If the Earth's circumference is about 40,000 km, then a 1km object in LEO would fill about 1/40,000th of the sky.  Except, that doesn't really capture the partial shade given by the object.  Also, note, I think, the farther from Earth, the wider of a path, N/S, that is covered by the eclipse.

So, a 2km object 200km from Earth might provide more shade than a 1km object, 100km from Earth, for any observer that wasn't at the Ecliptic.
 

Offline CliffordK

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Re: Inflatable Moon
« Reply #7 on: 21/01/2013 01:48:02 »
Ok,
I've been thinking about this some more.

Your satellite, in a low earth ecliptic orbit will actually be somewhere between the Earth and the sun for somewhere between 1/3 and 1/2 of the time, which is pretty good.



However, for an object with a 1 km2 cross section, the area of a complete shadow will be somewhat less than 1 km2.  It may, in fact, only create a complete shadow at a single point along the ecliptic.  A partial shadow would only be created for less than a dozen miles or so in all directions.

So much for the pretty sights in England.  Assuming an ecliptic orbit, one would never see it North of the Tropic of Cancer, or South of the Tropic of Capricorn.

The Earth has a cross section of about πr2 = 3.14 x (6,378 km)2 = 128 million km2

So, your little 1 km2 satellite, while it may be, between the Earth and sun for nearly half the time, it is only blocking about 17bf255e4140e7fd2db9a5d2189b44ad.gif of the sunlight.

You'd need a bunch of them to make much of a difference.
 

Offline Airthumbs

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Re: Inflatable Moon
« Reply #8 on: 24/01/2013 04:15:36 »
Actually CliffordK I had rather a cunning plan and wondered if it was possible.  It would be the ultimate theological coup! World peace would be simple, You call it Nibiru, then you tell the world the Aliens will save us but only if we completely disarm as a species and allow peace.  Then you send the giant pin up to pop it and save the World from destruction just as the Aliens said.

Getting a bit desperate I know but desperate times call for desperate measures!

I was actually trying to calculate the weight of the material required to create a false moon and was thinking it is actually possible.  :)  However I have serious doubts as to my other plan above!
 

Offline CliffordK

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Re: Inflatable Moon
« Reply #9 on: 24/01/2013 08:07:47 »
Ok,
Interesting, a fake asteroid entering low Earth Orbit. 

Astronomers would be quick to determine the size and distance, unless you had their cooperation to say it was bigger than it really was.

I suppose making it look big would be for the WOW effect. 

In Low Earth Orbit, It would probably only be visible for a few hundred miles each direction of its orbital path.  Put it up a few thousand miles, and it would be visible by many more people.  But, to make it appear as large as the moon, say at 1000km, it would have to be much larger.

Of course, you could just shoot it out on a solar orbit that would collide with Earth in a year or so in the future.  And, since there would be little mass, it would burn up in the upper atmosphere with little or no damage at the surface.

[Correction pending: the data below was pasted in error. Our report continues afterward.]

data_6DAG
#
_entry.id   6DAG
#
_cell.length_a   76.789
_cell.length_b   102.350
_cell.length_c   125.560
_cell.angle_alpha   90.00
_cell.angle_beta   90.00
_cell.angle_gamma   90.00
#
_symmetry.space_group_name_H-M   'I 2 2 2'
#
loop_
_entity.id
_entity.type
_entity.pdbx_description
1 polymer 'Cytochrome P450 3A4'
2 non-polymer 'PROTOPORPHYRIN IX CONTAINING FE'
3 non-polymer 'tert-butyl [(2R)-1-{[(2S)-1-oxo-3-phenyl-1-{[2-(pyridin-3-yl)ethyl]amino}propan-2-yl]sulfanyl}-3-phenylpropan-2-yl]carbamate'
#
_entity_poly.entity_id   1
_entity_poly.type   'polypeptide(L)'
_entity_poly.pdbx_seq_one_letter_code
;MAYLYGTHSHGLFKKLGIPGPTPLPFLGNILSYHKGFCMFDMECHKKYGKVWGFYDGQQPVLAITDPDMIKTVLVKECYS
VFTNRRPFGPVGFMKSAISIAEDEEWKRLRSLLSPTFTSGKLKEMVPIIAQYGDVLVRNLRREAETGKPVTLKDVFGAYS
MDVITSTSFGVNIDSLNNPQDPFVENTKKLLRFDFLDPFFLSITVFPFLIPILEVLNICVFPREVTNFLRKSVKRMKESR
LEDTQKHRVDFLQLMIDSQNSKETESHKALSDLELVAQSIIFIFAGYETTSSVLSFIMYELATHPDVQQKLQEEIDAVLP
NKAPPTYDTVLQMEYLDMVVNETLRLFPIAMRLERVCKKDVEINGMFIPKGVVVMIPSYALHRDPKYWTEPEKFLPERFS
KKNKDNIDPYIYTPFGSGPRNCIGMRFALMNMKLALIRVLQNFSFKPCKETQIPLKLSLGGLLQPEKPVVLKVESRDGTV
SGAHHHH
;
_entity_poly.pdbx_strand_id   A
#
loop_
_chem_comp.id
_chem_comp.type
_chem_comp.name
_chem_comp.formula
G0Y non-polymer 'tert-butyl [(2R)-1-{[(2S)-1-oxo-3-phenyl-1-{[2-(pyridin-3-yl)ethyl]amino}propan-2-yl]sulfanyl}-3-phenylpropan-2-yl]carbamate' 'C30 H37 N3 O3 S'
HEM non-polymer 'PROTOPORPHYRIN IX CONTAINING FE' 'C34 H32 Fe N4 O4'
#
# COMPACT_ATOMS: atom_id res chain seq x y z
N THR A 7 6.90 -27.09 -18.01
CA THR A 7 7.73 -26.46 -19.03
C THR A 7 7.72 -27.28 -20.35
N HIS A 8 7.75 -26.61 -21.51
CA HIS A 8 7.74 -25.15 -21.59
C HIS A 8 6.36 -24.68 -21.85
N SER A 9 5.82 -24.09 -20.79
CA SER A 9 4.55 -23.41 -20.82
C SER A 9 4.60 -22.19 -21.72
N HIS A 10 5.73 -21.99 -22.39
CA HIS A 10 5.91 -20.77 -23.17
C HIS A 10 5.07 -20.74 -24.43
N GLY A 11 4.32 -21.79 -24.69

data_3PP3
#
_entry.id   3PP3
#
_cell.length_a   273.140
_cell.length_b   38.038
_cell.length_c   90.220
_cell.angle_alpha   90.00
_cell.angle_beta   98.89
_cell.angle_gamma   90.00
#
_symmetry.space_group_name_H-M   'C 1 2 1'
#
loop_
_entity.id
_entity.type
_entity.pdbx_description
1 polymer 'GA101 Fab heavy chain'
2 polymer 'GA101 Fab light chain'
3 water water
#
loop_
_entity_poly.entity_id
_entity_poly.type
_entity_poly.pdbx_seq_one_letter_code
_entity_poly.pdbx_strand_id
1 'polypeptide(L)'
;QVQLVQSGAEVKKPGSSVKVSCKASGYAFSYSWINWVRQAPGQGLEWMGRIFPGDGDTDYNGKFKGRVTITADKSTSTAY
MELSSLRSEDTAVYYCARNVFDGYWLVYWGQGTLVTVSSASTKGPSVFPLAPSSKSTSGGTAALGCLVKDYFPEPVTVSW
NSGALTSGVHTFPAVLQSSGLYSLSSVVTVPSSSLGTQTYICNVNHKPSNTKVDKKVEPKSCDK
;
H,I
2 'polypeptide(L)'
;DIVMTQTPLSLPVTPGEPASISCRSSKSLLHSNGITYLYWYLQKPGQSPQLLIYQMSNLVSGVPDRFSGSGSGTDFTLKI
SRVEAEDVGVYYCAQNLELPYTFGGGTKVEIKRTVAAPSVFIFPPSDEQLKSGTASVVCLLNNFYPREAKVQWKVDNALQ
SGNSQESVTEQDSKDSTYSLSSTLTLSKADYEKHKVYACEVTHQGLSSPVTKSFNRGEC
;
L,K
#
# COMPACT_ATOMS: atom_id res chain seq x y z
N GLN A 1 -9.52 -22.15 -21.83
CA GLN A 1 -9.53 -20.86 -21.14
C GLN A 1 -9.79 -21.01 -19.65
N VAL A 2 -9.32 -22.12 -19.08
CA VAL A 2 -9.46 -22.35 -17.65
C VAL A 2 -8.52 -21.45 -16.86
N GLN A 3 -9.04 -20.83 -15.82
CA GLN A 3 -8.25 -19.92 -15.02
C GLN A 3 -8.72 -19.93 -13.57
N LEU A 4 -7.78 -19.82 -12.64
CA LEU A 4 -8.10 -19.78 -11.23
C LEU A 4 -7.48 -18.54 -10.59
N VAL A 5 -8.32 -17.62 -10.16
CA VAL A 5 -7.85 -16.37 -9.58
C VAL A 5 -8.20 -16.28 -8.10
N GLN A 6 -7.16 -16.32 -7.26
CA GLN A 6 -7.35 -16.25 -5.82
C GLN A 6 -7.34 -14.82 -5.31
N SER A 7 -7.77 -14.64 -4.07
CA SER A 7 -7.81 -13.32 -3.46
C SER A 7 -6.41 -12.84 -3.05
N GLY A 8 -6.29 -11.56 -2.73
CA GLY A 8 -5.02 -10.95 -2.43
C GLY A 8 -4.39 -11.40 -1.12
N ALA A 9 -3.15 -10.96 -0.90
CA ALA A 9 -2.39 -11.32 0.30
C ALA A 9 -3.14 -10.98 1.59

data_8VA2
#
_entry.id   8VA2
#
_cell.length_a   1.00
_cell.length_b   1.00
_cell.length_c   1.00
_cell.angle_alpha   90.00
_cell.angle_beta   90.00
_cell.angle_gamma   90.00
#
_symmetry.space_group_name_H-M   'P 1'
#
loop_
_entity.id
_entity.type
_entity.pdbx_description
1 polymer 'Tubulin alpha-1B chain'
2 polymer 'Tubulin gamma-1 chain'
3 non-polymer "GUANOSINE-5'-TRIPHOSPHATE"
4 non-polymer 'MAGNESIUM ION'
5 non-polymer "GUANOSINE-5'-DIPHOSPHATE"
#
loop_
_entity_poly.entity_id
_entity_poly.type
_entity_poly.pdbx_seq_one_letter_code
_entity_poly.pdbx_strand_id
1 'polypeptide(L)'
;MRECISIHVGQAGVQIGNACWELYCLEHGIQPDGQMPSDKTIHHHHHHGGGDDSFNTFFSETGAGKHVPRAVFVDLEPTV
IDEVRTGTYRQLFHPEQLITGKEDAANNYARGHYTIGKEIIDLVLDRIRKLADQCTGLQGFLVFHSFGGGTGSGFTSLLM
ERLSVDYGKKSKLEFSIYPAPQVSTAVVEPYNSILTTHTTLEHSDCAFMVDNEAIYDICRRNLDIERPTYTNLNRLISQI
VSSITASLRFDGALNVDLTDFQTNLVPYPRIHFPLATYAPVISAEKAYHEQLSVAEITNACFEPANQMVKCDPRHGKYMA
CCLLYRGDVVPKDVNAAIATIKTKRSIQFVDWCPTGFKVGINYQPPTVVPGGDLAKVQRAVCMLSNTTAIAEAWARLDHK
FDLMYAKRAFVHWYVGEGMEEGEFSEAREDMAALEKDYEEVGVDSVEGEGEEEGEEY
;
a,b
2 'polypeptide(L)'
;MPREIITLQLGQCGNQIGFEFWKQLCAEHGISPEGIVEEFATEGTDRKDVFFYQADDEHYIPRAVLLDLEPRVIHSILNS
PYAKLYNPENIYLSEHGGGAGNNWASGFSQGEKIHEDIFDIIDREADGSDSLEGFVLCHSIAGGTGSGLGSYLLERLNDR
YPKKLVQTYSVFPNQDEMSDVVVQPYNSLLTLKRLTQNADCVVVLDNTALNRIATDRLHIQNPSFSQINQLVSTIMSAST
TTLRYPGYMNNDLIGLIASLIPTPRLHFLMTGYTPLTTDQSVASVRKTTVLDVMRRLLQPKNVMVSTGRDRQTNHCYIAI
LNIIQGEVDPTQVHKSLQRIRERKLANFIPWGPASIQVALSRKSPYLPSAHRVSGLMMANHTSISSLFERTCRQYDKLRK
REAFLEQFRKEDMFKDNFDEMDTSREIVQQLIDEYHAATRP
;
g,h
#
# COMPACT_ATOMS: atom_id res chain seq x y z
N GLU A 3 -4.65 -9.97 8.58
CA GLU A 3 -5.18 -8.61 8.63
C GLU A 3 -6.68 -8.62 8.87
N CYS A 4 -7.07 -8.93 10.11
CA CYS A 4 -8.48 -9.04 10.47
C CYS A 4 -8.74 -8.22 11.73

Offline Airthumbs

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Re: Inflatable Moon
« Reply #10 on: 25/01/2013 17:08:26 »
I'm up for any suggestions that might get this project off the ground :)

 

Offline yor_on

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Re: Inflatable Moon
« Reply #11 on: 25/01/2013 17:15:19 »
I would say it need a he* of a lot of 'lighter air' :)
At least initially. Then you have a problem..

And as Clifford points out, a lot of astronomers, mathematicians and physicists benevolent silence.
 

Offline Airthumbs

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I would say it need a he* of a lot of 'lighter air' :)
At least initially. Then you have a problem..

And as Clifford points out, a lot of astronomers, mathematicians and physicists benevolent silence.

I understand, yor_on, how about just doing it for fun...... people fly kites for fun, maybe scientists should fly artificial moons :)  Space is so serious!
 

Offline Airthumbs

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I would just like to say that an inflatable moon might give some protection to areas of the Earth from Gamma ray bursts?
 

Offline Pmb

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I'm up for any suggestions that might get this project off the ground :)
Im curious as to how you're going to avoid it getting hit by all the space junk in orbit?
 

Offline Airthumbs

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Im curious as to how you're going to avoid it getting hit by all the space junk in orbit?

What a fantastic idea PMB, if you could fill it with some kind or aero gel you could mop up space debris with it. 
 

Offline Bill S

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And if we keep this thread going long enough there will be plenty of hot air about to lift the thing off the ground. :)
 

Offline Airthumbs

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And if we keep this thread going long enough there will be plenty of hot air about to lift the thing off the ground. :)

From what I understand hot air will only get it so far, Helium would be better but that still won't reach orbit.  However if it's hot air that's needed and possibly quite a lot of methane too then it's a start, at least it's off the ground :)